There’s been a lot of talk here about how to counterweigh the UBF control and power. Sad as it is, it is impossible to do anything unless the information barrier is broken. But how can one break it in a legal way? Send ’em letters–they won’t even read it before throwing out. Try to meet them–they won’t let you in. E-mails returned unread, phone calls not returned at all, any discussion killed at its conception, no criticism accepted–how can one deal with it? They’ve no links to the sites like this one on their websites, they take up all of the members’ time leaving them no chance to learn of a different viewpoint.

I recently sent an E-mail to my former shepherd here in Korea asking her some questions–foolish me, of course she never answered..

Sorry for sounding so angry at the Christmas time, but thanks to the UBF any Christian holiday became a nightmare for me. We went to one of our professors’ home the other Saturday, he turned out to be member of the UBF-like cult. There were muslims and hindus among us, never mind, he and his wife wanted us to sing Christian songs. I got so angry I couldn’t hold it inside of me.

Finally, now that I’ve lived here for almost three years (in Seoul) I can assure you the UBF Koreans have nothing in common with the normal Koreans except for the language (even the language is being screwed up in UBF actually). That last remark is meant for those who generalize their UBF experience to the whole Korean nation–don’t do that, trust me, there’s nothing wrong with Koreans, it’s all the UBF mentality (or rather the lack of it) that makes things look so ugly.

I remember the very angry, fearful and panicked reactions of some UBF people back in early 2001 when they found out I was reading the ugly secrets about UBF and Samuel Lee on the internet.

Why Might People Stay In Cults & Abusive Churches?

December 21, 2003

Something I posted in July on RsqUBF:

Date Posted: 18:45:41 07/20/03 Sun
Author: Joe
Subject: Why might people stay in cults & abusive churches?

Here’s something from the Apologetics Index about why people might stay in cults & abusive churches: http://www.apologeticsindex.org/s26.html?FACTNet

Excerpt:

The first time I saw the parallel between my own experiences in the cult of Scientology and battered women was when I was reading ”Captive Hearts, Captive Minds,” which is an excellent book. It was in the Intro or maybe the first chapter that they cited and quoted the singer Tina Turner who had been in an abusive relationship for something like 10 or 15 years. She remarked how being with Ike Turner was like being in a small cult. The remark jumped off the page at me. Given the success of Tina Turner as an entertainer, one is not prone to say she is a stupid woman but there she was in a marriage where she was beaten constantly and yet she stayed. When she finally escaped, as she tells her story, it was after a beating that left her head so swollen that she couldn’t put on a wig. She wrapped her head in a scarf and fled, taking no money or anything and finally got away from Ike Turner.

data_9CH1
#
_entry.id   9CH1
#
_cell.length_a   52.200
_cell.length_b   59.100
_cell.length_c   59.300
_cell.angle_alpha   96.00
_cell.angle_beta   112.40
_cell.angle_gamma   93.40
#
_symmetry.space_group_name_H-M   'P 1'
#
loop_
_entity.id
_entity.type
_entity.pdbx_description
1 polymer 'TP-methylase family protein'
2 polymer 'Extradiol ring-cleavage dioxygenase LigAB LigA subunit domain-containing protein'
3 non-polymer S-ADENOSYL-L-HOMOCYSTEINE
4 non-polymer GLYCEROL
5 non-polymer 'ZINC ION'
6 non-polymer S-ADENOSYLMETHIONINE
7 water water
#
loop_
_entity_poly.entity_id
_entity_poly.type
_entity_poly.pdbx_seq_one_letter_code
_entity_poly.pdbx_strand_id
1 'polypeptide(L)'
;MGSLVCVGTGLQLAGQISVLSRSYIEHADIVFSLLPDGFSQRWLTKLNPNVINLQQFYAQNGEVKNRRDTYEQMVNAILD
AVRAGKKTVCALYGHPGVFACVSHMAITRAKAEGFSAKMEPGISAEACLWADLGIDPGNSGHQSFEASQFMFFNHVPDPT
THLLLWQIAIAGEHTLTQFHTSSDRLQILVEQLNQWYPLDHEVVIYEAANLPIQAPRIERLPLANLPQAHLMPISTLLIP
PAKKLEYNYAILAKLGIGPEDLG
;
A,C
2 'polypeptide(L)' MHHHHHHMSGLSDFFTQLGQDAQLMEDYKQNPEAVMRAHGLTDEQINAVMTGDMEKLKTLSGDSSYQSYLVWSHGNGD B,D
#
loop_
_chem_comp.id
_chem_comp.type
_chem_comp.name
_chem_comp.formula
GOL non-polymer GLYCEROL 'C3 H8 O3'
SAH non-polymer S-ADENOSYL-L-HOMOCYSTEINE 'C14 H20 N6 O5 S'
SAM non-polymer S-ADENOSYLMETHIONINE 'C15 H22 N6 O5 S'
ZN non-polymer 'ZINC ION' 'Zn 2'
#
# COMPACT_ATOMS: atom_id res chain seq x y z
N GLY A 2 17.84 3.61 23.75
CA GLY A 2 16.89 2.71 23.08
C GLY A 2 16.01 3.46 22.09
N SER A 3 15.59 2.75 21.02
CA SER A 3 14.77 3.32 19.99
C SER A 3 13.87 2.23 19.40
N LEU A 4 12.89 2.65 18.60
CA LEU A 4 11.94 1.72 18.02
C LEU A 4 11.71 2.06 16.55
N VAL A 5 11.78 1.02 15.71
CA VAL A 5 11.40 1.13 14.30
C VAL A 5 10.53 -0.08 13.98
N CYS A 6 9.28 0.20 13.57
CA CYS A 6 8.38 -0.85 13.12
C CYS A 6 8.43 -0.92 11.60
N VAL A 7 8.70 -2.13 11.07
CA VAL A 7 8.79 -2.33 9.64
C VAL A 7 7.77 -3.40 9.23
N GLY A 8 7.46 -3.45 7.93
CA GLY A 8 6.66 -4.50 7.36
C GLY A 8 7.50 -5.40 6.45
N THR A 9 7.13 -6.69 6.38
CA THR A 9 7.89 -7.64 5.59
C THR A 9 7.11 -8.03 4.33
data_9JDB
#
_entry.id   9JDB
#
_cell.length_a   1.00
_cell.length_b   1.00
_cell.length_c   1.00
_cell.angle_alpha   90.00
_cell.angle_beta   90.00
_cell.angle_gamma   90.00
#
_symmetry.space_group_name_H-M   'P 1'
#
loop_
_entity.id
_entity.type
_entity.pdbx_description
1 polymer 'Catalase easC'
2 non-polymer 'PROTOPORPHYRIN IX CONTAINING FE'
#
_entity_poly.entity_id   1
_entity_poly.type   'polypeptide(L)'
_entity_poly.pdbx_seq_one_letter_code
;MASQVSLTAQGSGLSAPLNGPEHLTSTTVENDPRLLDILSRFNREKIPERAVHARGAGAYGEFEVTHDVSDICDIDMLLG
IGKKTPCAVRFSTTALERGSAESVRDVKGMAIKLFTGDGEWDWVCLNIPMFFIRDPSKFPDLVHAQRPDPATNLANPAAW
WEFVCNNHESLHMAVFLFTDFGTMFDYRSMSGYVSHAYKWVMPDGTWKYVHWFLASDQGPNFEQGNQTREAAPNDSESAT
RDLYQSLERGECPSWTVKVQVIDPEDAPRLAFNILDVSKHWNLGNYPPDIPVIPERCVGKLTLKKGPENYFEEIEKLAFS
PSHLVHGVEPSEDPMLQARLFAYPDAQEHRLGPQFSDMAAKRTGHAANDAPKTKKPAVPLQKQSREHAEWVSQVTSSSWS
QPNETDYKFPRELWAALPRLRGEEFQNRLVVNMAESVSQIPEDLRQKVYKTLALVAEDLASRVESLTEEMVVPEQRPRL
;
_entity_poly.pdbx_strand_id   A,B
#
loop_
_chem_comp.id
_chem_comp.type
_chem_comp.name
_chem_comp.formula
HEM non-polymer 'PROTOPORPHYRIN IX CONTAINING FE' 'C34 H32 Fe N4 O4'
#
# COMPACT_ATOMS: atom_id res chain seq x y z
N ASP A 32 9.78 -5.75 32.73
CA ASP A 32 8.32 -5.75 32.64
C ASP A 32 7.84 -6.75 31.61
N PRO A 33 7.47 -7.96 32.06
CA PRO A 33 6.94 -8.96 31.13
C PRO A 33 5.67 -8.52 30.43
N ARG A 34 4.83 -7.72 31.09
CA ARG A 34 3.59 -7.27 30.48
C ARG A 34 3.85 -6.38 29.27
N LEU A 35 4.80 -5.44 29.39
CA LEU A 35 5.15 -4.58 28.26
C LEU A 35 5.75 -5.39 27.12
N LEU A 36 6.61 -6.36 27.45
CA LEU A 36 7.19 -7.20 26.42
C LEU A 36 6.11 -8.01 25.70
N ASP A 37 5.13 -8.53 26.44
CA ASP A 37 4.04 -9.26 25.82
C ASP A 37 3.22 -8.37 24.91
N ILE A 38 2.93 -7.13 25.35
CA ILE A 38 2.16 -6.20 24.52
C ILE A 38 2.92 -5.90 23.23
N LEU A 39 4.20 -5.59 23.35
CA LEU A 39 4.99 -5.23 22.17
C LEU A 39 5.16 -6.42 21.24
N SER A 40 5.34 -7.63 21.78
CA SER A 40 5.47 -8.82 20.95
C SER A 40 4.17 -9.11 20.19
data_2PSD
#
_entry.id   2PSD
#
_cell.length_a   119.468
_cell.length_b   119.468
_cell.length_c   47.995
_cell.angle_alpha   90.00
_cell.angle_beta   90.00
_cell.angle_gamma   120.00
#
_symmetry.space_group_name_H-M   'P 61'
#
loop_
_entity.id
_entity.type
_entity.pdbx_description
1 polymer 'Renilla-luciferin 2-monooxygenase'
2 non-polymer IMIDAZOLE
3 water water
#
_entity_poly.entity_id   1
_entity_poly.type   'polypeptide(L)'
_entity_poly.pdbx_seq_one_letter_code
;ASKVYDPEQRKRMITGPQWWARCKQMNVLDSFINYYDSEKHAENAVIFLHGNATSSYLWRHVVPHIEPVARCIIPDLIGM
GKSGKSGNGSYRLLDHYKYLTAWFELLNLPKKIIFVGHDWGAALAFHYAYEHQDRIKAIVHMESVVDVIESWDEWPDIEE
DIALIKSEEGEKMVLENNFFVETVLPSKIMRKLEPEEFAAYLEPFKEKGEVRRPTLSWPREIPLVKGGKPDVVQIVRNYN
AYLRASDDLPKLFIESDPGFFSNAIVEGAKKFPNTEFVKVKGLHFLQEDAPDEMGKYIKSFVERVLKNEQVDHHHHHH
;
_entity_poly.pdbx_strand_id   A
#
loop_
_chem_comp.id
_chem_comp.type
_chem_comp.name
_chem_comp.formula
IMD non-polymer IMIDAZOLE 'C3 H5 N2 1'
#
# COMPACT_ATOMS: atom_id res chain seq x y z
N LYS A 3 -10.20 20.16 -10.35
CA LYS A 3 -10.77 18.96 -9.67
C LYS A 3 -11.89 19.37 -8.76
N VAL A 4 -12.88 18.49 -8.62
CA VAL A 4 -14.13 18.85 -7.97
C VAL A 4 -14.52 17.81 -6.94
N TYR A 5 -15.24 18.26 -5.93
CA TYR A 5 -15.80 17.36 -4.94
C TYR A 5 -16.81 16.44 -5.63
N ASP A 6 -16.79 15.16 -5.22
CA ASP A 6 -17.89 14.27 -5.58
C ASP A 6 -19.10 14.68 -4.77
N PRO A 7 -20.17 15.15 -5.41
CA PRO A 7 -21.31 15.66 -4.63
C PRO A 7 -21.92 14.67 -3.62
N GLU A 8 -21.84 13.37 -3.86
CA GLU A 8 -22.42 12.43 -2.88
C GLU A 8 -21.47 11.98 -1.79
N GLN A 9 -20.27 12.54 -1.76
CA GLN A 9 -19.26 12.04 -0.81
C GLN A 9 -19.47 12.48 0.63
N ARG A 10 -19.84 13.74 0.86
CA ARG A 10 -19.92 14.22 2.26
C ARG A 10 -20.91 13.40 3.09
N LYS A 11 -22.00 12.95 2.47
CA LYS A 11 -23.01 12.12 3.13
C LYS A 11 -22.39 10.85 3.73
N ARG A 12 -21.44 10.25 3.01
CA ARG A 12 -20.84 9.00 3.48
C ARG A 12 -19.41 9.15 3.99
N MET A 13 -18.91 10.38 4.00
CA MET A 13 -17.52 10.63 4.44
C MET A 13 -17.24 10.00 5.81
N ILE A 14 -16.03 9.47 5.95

One wonders how often she has been asked since, ”Tina, you’re such a talented woman, so intelligent, how could you stay with a man for 10/15 years who was beating you?” Maybe she has an answer in her autobiography. I don’t know. It is on my to-read list. But I know she was asked that question. Every woman who escapes a man who has been beating them must get that question and it is probably the hardest one in the world to answer. After all, it’s not that you don’t KNOW you’re getting beaten. And it didn’t happen just once. Nor twice. It happens week after week, month after month, year after year.

Nor are these women locked up. The husband goes off to work, for example, and she has a car. She gets in the car and she goes to the store, buys food, and brings it home, to the very place where she is being beaten and she makes dinner. She doesn’t keep driving. SHE COMES BACK. To what? More abuse.

It was back around 1991 when I first said to myself about UBF, “I can’t stand this cult anymore. I need to get out.” I stayed 10 more years, and in those 10 years said the same thing to myself several more times after experiencing or witnessing abuse after abuse. I am not the only one who has done that. A certain “spiritual giant” in Chicago has reportedly done that more than once. UBF praises people who “overcome their human emotion” and decide not to “run away.” But each time that we say to ourselves, “I can’t stand this any more,” and “overcome our human emotion,” it does not make us better, it does not make us better Christians, it does not make us better human beings. It makes us worse, it only worsens the hurt, it only deepens the wounds.

"Why Beat a Dead Horse?"

December 21, 2003

“Why beat a dead horse? Isn’t Samuel Lee dead? Why focus on a dead man?” Sometimes I am asked such questions. Of course, the same could be asked of UBF which celebrates things such as “UBF Founders Day” and talks about preserving Lee’s “spiritual legacy.” Here’s a RsqUBF discussion forum post about this subject by ChicagoXile that I heartily agree with: